I wrote 50,000 words of a novel in November.
It was something I’d never done before, something I didn’t know I could do, and it was surprisingly simple.
It took writing 1,700 words in about two hours of daily writing, give or take, using NaNoWriMo for tracking and awarding myself badges for accomplishments. (I am motivated by a good pat on the back, you know.)
Interestingly, I did it without a clear plan for when, how and what I’d be writing. Just some notes, loose intentions and a willingness to see what happened.
I’m still slightly flabbergasted that I pulled it off. I didn’t think about it; I just did it.
And since then I’ve been wondering…
What would happen if I focused on another project like that?
I’d probably get some sizable results. Wouldn’t that be cool?
It got me thinking about my old nemeses: Discipline, Routine, and Schedule.
Let’s rewind a few years for the backstory…
Confessions of a Former Productivity Addict
I used to be a productivity junkie. I took courses called “Freedom to Focus” and “Wake Up Productive,” read books about productivity hacks.
I had a detailed 90 minute Morning Success Ritual, exactly timed.
I worked with a timer by my side in 50 minutes chunks followed by 10 minutes of rest for optimal efficiency.
I had rules for when and how I’d check email and social media, and woe unto any family member who disturbed me during designated work periods!
During this time, I created multiple courses, articles, and managed a team of virtual assistants. Yep, I got a lot done.
At the time, DOING seemed necessary to prove my worth so I could feel good, and focusing on productivity felt essential.
But when I didn’t follow my prescribed routine, I spent the rest of the day feeling like a failure.
Eventually, I started seeing how hard I was being on myself. There had to be another way.
As I shifted from doing to BEING, I explored where happiness and satisfaction really comes from, and realized that it has nothing to do with what I’m doing. It was a revelation.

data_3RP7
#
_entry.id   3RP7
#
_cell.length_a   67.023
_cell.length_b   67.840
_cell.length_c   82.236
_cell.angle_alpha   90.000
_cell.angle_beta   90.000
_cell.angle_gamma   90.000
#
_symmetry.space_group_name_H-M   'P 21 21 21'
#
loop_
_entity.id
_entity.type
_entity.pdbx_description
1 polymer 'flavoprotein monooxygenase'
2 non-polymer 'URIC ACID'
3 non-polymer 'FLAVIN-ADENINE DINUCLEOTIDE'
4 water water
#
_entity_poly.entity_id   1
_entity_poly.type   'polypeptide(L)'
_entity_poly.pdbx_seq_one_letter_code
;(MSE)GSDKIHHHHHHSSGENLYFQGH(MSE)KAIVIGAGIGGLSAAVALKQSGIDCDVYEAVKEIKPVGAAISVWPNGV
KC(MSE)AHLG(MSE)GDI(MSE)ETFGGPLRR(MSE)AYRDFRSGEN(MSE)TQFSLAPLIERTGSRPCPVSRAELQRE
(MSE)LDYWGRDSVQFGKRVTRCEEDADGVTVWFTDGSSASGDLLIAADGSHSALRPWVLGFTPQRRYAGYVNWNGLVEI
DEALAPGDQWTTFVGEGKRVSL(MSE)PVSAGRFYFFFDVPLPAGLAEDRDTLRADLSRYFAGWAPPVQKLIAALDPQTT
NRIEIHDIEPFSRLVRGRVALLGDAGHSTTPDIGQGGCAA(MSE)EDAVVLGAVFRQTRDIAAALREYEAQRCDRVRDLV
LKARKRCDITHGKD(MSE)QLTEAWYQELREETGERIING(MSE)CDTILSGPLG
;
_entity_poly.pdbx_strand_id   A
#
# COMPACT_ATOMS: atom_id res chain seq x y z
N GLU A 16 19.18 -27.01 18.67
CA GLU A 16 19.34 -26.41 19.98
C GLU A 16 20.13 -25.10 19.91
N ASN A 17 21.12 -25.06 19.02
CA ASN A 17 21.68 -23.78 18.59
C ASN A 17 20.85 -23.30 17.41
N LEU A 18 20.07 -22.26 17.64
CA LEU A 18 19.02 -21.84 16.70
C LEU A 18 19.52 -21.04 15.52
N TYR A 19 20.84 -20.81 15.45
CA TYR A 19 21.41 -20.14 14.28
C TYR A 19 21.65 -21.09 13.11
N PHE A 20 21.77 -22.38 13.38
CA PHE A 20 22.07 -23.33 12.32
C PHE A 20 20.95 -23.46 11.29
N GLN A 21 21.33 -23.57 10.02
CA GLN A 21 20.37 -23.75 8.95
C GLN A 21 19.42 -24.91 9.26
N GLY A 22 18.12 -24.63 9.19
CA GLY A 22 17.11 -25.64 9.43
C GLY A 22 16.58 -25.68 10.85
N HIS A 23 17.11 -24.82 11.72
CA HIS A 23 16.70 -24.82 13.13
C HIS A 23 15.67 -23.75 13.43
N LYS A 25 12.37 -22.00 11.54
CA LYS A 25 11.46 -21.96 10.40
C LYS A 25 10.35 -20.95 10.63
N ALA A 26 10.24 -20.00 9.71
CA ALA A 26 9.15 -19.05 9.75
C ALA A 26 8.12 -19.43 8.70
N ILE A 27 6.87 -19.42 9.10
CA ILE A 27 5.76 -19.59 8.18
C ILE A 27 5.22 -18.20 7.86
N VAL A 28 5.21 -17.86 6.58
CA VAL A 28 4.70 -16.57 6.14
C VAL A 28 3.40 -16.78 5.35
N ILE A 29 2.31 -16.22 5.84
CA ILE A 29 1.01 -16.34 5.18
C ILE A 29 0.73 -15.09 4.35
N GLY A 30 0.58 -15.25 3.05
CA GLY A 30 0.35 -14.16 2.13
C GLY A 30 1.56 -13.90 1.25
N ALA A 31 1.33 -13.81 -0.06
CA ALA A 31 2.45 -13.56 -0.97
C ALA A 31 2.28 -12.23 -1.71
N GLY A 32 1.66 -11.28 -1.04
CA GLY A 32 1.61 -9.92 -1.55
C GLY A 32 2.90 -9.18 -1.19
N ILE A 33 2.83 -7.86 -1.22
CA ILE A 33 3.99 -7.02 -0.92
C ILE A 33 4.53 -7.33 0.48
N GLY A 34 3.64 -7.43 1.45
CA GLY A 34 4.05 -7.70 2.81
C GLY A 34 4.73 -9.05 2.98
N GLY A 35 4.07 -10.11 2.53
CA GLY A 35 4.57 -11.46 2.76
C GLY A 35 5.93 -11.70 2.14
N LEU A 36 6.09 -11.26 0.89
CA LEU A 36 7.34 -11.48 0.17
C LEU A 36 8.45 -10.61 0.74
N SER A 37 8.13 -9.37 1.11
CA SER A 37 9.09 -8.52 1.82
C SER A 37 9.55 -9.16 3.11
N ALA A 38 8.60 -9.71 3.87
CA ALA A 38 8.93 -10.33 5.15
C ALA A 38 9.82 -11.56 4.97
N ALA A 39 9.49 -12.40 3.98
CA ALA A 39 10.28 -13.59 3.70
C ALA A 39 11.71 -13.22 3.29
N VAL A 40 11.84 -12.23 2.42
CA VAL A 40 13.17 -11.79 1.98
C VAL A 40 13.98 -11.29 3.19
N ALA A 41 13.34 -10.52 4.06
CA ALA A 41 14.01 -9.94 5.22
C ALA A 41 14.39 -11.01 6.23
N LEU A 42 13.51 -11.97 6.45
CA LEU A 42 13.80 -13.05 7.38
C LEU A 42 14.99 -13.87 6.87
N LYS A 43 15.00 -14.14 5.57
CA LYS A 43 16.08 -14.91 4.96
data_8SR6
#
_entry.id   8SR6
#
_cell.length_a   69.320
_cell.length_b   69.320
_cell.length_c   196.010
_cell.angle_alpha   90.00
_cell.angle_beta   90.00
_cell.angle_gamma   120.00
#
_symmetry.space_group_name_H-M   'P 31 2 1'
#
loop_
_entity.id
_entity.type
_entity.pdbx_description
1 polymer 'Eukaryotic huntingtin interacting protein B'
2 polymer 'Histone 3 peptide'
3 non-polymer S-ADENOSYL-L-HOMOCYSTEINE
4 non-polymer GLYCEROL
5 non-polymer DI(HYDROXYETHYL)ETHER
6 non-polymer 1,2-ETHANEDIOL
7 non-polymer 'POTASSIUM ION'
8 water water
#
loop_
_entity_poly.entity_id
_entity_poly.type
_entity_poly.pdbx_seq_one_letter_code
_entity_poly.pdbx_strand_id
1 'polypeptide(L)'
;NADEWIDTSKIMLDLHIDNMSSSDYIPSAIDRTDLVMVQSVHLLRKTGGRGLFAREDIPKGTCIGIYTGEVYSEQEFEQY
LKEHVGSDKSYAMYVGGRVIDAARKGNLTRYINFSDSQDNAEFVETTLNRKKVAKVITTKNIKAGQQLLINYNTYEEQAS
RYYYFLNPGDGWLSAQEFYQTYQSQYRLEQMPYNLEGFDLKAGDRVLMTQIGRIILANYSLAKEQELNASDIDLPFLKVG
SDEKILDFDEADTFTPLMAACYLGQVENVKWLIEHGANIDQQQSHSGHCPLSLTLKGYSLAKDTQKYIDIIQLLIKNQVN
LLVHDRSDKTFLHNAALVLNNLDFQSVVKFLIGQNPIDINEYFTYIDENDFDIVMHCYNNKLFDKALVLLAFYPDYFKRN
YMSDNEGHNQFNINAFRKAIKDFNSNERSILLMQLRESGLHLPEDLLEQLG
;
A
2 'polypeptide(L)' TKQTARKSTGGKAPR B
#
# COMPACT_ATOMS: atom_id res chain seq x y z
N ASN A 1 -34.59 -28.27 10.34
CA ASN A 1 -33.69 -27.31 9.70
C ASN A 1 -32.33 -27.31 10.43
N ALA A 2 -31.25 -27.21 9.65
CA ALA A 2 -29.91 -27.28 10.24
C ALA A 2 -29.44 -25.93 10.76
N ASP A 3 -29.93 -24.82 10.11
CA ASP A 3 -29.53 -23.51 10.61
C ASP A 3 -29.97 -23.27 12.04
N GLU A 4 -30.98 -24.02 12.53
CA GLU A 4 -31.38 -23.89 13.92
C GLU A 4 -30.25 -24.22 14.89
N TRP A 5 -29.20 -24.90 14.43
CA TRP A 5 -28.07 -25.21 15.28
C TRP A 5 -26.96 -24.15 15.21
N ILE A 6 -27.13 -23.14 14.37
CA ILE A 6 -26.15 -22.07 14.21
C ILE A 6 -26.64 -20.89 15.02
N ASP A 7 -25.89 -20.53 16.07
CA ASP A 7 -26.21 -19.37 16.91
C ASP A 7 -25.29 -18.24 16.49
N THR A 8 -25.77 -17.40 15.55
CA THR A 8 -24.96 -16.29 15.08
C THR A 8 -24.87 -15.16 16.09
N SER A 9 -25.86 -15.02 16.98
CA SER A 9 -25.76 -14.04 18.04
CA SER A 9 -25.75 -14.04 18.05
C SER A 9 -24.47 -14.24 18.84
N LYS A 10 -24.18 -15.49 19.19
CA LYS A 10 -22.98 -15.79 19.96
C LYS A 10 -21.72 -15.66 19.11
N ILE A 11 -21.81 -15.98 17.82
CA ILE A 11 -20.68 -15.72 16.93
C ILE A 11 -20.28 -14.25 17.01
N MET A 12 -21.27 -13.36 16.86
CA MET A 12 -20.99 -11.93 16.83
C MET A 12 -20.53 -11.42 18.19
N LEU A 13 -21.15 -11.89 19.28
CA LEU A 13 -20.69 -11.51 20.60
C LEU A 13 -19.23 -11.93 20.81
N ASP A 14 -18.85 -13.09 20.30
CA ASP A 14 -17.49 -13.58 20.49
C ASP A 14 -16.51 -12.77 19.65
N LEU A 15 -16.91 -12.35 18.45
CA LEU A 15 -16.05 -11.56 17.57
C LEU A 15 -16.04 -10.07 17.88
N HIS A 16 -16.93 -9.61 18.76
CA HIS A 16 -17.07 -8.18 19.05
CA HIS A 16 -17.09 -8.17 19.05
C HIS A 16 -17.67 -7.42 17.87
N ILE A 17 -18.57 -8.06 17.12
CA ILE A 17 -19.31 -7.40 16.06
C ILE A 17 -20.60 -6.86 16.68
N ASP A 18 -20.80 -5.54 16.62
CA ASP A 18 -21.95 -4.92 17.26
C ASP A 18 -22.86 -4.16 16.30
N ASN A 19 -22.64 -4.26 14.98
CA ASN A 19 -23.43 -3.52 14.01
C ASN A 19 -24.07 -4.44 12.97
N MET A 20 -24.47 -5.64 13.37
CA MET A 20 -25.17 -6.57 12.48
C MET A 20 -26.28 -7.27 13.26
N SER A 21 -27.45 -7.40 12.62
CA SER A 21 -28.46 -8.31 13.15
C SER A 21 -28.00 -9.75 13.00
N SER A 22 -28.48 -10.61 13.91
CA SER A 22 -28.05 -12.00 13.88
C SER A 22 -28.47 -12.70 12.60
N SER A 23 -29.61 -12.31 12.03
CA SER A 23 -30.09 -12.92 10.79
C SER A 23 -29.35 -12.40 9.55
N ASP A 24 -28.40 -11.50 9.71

I saw how I’d been using these tools and techniques to pressure myself into doing, making myself miserable in the process, and it no longer made sense.
Slowly, I dropped my routines and rules. My schedule loosened up, and I experienced more freedom.
Back to the present-ish…
A Life Without Schedule Fatigue
While ditching the pressure felt great, I noticed that I wasn’t making much progress on my cool projects.
Until the 50,000 word novel writing experience.
I saw afresh the power of focused intention on my ability to do cool shit, and I wanted more.
What would happen if I put myself back on a schedule? An Enlightened and Ridiculously Simple Schedule?
I had no idea what that would look like, but it seemed like it’d be worth a try.
The task proved more challenging than I thought. Even the simplest routines and scheduling pulled me back into the nausea-inducing pressure of getting things done.
Every time I looked at my calendar filled with appointments for projects and To Dos, it felt heavier and heavier.
I almost threw in the towel because there is NO WAY I’m going back to driving myself like a workhorse. My new criteria for work is “Gasp, Grin, Giggle, Ease, Fun,” thank you very much, and this was definitely not feeling fun.
Then I had a conversation with a client-playmate about pressure and how it inhibits both performance and productivity.